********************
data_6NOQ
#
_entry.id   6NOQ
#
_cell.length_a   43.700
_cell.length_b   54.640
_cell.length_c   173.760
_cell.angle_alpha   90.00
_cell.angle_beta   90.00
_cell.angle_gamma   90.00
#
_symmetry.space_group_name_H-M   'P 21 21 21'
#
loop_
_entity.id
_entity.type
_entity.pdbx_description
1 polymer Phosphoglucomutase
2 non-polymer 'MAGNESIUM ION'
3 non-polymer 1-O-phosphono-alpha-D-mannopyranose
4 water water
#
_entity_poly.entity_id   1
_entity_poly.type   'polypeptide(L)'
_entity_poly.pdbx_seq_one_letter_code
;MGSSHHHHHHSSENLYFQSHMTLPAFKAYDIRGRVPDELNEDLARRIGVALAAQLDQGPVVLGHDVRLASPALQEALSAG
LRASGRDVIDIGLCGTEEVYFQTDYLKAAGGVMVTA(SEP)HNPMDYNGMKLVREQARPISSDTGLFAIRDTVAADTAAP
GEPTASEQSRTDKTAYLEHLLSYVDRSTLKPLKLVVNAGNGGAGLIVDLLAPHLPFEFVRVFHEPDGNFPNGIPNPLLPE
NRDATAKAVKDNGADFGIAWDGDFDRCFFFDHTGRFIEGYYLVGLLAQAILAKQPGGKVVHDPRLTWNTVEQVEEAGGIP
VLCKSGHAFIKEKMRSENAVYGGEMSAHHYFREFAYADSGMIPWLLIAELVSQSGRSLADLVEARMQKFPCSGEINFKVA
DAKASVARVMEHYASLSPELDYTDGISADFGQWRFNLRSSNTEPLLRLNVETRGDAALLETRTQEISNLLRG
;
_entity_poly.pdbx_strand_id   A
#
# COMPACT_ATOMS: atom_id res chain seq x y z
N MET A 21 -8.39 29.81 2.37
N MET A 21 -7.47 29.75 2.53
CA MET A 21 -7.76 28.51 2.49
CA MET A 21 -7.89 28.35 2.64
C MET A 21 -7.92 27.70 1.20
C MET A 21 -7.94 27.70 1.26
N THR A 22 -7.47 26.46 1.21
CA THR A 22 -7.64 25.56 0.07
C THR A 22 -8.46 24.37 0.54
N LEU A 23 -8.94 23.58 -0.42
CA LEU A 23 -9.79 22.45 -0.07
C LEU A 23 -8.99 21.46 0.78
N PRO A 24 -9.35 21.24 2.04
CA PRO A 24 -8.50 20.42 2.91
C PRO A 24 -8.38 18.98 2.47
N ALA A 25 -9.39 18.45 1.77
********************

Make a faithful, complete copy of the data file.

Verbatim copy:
data_6NOQ
#
_entry.id   6NOQ
#
_cell.length_a   43.700
_cell.length_b   54.640
_cell.length_c   173.760
_cell.angle_alpha   90.00
_cell.angle_beta   90.00
_cell.angle_gamma   90.00
#
_symmetry.space_group_name_H-M   'P 21 21 21'
#
loop_
_entity.id
_entity.type
_entity.pdbx_description
1 polymer Phosphoglucomutase
2 non-polymer 'MAGNESIUM ION'
3 non-polymer 1-O-phosphono-alpha-D-mannopyranose
4 water water
#
_entity_poly.entity_id   1
_entity_poly.type   'polypeptide(L)'
_entity_poly.pdbx_seq_one_letter_code
;MGSSHHHHHHSSENLYFQSHMTLPAFKAYDIRGRVPDELNEDLARRIGVALAAQLDQGPVVLGHDVRLASPALQEALSAG
LRASGRDVIDIGLCGTEEVYFQTDYLKAAGGVMVTA(SEP)HNPMDYNGMKLVREQARPISSDTGLFAIRDTVAADTAAP
GEPTASEQSRTDKTAYLEHLLSYVDRSTLKPLKLVVNAGNGGAGLIVDLLAPHLPFEFVRVFHEPDGNFPNGIPNPLLPE
NRDATAKAVKDNGADFGIAWDGDFDRCFFFDHTGRFIEGYYLVGLLAQAILAKQPGGKVVHDPRLTWNTVEQVEEAGGIP
VLCKSGHAFIKEKMRSENAVYGGEMSAHHYFREFAYADSGMIPWLLIAELVSQSGRSLADLVEARMQKFPCSGEINFKVA
DAKASVARVMEHYASLSPELDYTDGISADFGQWRFNLRSSNTEPLLRLNVETRGDAALLETRTQEISNLLRG
;
_entity_poly.pdbx_strand_id   A
#
# COMPACT_ATOMS: atom_id res chain seq x y z
N MET A 21 -8.39 29.81 2.37
N MET A 21 -7.47 29.75 2.53
CA MET A 21 -7.76 28.51 2.49
CA MET A 21 -7.89 28.35 2.64
C MET A 21 -7.92 27.70 1.20
C MET A 21 -7.94 27.70 1.26
N THR A 22 -7.47 26.46 1.21
CA THR A 22 -7.64 25.56 0.07
C THR A 22 -8.46 24.37 0.54
N LEU A 23 -8.94 23.58 -0.42
CA LEU A 23 -9.79 22.45 -0.07
C LEU A 23 -8.99 21.46 0.78
N PRO A 24 -9.35 21.24 2.04
CA PRO A 24 -8.50 20.42 2.91
C PRO A 24 -8.38 18.98 2.47
N ALA A 25 -9.39 18.45 1.77